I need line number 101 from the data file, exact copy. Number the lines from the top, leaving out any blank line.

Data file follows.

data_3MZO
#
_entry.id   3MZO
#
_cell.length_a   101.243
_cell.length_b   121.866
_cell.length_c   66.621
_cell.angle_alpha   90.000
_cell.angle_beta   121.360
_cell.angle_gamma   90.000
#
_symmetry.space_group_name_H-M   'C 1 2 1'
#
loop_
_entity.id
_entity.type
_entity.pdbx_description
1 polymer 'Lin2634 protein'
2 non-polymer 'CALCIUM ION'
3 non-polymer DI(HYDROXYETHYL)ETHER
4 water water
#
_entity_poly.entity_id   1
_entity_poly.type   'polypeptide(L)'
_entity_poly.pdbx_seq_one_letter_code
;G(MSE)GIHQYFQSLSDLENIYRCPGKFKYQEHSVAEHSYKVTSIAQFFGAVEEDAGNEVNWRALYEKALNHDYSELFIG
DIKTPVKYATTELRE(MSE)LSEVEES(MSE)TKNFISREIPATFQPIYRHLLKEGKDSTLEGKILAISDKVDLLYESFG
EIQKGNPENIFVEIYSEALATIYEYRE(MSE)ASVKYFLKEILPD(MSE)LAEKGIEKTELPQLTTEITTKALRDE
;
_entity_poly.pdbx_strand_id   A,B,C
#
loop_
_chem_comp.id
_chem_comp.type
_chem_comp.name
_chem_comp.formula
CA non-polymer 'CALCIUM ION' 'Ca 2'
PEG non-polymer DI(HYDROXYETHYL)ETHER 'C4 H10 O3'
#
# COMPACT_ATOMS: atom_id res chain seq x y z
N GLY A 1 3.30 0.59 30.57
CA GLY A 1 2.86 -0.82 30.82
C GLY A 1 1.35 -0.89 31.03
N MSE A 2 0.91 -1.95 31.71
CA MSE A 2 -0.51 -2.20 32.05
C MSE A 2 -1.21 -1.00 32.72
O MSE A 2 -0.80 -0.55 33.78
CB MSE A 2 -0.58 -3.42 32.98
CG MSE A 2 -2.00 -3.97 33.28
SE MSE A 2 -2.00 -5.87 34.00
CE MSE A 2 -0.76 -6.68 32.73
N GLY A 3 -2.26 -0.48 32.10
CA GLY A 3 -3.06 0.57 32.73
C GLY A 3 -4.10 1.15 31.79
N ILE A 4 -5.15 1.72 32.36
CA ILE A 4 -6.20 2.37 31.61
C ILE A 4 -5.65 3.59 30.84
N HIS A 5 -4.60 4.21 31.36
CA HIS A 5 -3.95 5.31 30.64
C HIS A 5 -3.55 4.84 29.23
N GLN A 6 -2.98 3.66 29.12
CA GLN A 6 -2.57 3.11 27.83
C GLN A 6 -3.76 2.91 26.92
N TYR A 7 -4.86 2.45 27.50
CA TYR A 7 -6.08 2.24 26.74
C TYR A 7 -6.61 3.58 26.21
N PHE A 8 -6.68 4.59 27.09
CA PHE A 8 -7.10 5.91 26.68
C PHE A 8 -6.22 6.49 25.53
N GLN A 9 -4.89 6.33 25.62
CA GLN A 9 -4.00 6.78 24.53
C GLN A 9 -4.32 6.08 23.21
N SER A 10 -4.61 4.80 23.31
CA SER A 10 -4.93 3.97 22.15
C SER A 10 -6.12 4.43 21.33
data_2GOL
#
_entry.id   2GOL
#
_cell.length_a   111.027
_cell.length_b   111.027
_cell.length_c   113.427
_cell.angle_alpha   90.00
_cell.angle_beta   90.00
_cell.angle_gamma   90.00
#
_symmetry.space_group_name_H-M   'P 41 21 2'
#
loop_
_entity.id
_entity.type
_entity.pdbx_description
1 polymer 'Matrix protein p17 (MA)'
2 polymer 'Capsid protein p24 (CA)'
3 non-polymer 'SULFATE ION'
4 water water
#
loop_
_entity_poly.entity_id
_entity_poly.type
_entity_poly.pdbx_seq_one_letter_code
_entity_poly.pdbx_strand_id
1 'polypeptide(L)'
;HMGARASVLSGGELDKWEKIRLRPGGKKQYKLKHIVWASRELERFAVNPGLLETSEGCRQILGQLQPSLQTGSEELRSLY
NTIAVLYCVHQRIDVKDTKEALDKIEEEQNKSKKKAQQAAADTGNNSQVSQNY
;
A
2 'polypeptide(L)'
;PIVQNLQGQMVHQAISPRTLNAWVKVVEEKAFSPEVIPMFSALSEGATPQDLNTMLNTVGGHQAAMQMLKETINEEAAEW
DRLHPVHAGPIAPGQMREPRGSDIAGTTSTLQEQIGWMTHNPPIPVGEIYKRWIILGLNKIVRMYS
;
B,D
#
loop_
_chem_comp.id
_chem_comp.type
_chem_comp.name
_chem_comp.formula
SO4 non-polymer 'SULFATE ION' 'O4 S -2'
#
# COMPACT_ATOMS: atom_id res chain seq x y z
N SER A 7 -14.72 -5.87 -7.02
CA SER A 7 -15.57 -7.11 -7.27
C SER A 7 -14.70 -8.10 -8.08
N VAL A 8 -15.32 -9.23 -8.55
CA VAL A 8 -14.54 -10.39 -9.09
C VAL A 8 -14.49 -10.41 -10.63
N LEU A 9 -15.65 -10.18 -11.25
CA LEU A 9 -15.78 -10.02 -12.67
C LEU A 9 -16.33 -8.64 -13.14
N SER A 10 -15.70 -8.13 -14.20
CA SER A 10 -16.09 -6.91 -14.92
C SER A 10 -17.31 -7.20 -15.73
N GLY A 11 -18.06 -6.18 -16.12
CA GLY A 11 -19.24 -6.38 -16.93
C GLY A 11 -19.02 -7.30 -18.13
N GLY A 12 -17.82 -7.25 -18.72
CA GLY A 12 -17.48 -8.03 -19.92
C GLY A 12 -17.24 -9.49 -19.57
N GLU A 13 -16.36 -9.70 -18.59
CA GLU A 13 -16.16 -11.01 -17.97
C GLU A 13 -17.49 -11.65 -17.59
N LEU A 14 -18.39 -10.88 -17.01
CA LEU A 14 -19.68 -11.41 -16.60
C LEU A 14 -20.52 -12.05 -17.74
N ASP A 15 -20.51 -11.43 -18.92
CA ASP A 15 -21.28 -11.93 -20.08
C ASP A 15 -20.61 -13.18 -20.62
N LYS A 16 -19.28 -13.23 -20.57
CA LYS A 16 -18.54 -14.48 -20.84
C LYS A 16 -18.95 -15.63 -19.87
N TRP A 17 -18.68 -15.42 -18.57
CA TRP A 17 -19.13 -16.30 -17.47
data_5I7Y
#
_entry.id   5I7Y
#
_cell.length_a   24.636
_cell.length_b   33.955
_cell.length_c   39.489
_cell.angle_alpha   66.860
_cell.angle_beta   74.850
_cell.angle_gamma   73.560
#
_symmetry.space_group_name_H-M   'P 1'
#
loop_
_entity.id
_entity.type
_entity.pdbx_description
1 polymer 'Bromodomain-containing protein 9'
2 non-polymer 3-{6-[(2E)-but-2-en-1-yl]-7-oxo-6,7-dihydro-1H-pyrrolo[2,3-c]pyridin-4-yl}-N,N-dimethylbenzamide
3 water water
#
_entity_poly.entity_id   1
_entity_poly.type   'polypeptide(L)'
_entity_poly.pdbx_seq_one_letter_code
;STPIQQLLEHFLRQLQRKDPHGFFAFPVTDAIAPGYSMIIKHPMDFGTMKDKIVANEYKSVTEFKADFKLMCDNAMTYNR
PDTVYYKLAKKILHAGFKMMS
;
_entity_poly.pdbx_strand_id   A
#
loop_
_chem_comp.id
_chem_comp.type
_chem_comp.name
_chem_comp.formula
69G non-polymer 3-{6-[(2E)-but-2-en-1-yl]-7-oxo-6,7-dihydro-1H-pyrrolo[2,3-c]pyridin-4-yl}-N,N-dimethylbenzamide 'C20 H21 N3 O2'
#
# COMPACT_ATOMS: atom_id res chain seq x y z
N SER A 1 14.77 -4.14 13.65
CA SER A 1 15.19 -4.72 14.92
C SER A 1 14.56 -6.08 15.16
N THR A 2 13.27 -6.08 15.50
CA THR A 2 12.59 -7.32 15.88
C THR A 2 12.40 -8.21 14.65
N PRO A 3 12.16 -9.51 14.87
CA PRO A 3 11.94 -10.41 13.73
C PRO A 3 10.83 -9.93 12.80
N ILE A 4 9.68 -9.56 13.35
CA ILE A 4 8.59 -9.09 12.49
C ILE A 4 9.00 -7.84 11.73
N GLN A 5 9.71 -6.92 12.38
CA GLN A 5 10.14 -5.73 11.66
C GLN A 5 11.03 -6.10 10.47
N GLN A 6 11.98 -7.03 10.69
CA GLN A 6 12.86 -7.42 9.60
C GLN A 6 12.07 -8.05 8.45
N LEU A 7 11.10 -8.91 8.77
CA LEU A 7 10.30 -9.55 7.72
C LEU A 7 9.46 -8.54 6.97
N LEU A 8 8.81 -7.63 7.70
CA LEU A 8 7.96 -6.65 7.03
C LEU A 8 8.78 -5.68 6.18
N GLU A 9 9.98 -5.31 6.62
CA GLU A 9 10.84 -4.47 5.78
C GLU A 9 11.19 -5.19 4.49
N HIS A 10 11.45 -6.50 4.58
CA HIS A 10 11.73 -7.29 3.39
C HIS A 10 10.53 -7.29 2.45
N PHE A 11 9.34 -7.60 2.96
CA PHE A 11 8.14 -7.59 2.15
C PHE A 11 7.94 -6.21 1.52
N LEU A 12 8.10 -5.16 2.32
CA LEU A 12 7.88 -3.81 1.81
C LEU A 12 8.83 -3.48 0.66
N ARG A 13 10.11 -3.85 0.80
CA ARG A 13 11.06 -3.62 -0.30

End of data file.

_entity_poly.pdbx_seq_one_letter_code